Committed home-schoolers say that such oversight is unnecessary because home-schoolers traditionally are very attentive teachers. And, throughout the years, home-schoolers have developed a variety of resources and networks to ensure their children receive a well-rounded education. Parents even can join charter schools that provide them with a curriculum. Ultimately, advocates say, parents must be able to decide what kinds of information their children are exposed to.

“We’re not asking for permission,” Hall said. “We have that right.”

Though the Department of Education’s letters and memos have gotten the attention of the home-schooling community, they have not yet conjured up the strong response from the Legislature for which Eastin asked. No new home-schooling legislation was submitted before the end of the 2002 session, but it’s likely, some legislators say, that the issue will be addressed in the next session.

Hall sees this as a potential threat.

“The Democrats are in charge,” she said, fearing that the Legislature would look at the fuzzier sections of the Education Code and side with administrators like Eastin. As the November elections approach, it has become clear that the outcome of the race for state superintendent of public instruction could change the Department of Education’s policy radically.

O’Connell, a Democrat, will face long-shot Smith, a Republican who edged out her more centrist opponent, termed-out Assemblywoman Lynne Leach (R-Walnut Creek), in the primary.

Jack O’Connell

Courtesy Of Jack O'Connell for State Superintendent

Smith’s Web site touts her back-to-basics approach to education and her programs in support of improved citizenship: dress codes for teachers, school uniforms for students, and starting each day with a moment of silence that could be filled with quiet prayer. The flap over home schooling gave Smith an opportunity to distinguish herself further from O’Connell and the powerful lobbyists and unions that support him.

Claiming that she’s “not a career politician trying to find a way to stay on the public payroll,” Smith joined with Senator Dick Ackerman (R-Tustin) in releasing the next attack in the ongoing war of words. She and Ackerman sent a letter to Eastin in which they requested she retract her “office’s recent remarks declaring home-schooled children as truant from public-school attendance.”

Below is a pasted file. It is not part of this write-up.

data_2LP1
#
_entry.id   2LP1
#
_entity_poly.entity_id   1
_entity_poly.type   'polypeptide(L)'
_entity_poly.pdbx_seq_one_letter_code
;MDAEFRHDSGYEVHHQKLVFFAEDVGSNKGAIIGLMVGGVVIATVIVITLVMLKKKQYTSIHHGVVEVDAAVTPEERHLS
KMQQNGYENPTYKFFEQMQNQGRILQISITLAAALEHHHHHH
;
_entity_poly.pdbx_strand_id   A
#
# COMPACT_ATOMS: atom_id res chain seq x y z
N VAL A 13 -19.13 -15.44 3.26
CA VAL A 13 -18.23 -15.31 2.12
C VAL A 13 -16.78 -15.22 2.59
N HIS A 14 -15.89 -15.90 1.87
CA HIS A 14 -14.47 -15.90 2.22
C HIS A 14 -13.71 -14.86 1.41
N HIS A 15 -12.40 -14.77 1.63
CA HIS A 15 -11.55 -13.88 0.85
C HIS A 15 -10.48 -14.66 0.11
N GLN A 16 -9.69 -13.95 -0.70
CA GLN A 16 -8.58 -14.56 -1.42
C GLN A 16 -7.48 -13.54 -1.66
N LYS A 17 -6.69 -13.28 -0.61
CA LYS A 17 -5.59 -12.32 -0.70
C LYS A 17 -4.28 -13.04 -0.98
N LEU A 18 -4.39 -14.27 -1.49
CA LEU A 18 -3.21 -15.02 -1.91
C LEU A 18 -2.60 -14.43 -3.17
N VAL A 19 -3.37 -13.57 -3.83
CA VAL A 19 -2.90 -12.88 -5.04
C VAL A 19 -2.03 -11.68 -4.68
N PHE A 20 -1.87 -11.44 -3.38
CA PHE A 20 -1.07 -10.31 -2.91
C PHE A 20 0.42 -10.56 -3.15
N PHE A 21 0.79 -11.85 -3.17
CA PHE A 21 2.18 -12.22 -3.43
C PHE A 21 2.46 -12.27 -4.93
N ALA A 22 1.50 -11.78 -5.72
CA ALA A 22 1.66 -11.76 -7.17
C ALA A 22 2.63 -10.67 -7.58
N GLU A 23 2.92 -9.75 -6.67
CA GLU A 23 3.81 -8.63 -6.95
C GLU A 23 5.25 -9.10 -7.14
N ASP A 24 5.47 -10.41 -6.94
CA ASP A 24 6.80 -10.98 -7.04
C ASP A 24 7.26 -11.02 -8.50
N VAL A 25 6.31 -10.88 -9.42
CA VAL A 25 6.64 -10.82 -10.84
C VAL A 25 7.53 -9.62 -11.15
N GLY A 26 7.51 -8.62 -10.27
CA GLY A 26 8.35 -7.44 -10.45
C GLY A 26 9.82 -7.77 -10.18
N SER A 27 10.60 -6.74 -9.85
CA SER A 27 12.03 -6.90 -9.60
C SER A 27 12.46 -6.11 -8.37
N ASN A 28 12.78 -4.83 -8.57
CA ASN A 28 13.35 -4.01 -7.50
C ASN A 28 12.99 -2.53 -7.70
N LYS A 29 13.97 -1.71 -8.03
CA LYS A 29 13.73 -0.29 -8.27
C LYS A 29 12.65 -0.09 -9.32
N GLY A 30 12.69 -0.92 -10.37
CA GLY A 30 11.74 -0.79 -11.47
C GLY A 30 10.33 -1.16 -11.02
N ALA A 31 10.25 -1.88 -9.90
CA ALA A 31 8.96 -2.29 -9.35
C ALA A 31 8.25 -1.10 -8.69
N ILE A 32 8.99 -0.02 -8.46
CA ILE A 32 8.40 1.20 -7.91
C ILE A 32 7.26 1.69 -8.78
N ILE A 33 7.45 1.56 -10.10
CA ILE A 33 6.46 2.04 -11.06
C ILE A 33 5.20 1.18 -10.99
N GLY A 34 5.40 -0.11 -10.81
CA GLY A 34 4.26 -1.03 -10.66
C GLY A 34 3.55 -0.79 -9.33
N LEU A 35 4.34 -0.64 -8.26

“I think Delaine is way off base,” Ackerman said, referring to Eastin’s letter to the legislators. Rapidly hitting one rhetorical point after another, Ackerman said home schooling has been successful for many years and only became an issue during Eastin’s reign. The founding fathers taught their own kids, Ackerman said, implying that if Ben Franklin could do it, so could anyone else. Ackerman also suggested that waiting until she was about to leave office to raise the issue with the Legislature made him question Eastin’ credibility.

Smith was more succinct. “It’s about one word,” she said, “freedom.”

The people she knows who home-school their children, Smith said, “are very, very capable. … The people who home-school are extremely devoted parents. Hats off. That’s quite a commitment.”

Smith agreed that truancy was a problem but said the state should use its resources to go after real truants, the students whose parents are not intimately involved in their education.

“You’ve got to control your children,” Smith said. “We’ve become so lackadaisical in our responsibilities.”

In contrast to Smith’s strong advocacy for home schooling, front-runner O’Connell is not as forthcoming.

A former teacher, he has been an education advocate in the state Senate for the last eight years and in the Assembly before that. O’Connell is seen as an insider who has earned endorsements from a large variety of organizations, newspapers and unions, including the Association of California School Administrators, the California School Employees Association and the powerful California Teachers Association. But he didn’t get so popular by being an advocate for home-schoolers.

O’Connell authored Senate Bill 740, which cut funding to charter schools, some of which were devoted to home schooling. The bill also encouraged more interaction between independent-study charter schools and public-school campuses that could share resources and fold charter-school students into their extracurricular activities.

O’Connell, who would not give a direct answer to whether home schooling should be considered legal in California, did say that he encouraged the home-schooling community to work with the school districts to ensure that all students are being held to the same standards. Students need to know what’s expected of them intellectually and socially, he said.

Regardless of who wins the election in November, it’s clear that Eastin has dropped the issue in the laps of her successor and legislators, who likely will consider the pros and cons of independent education in the next session.

Though the superintendent of public instruction is concerned primarily with what happens in public schools, truancy has become a haunting issue that contributes to low graduation rates and low test scores. While education officials examine the larger issues related to truancy, eventually they’ll have to determine whether home schooling contributes to low performance or is its solution.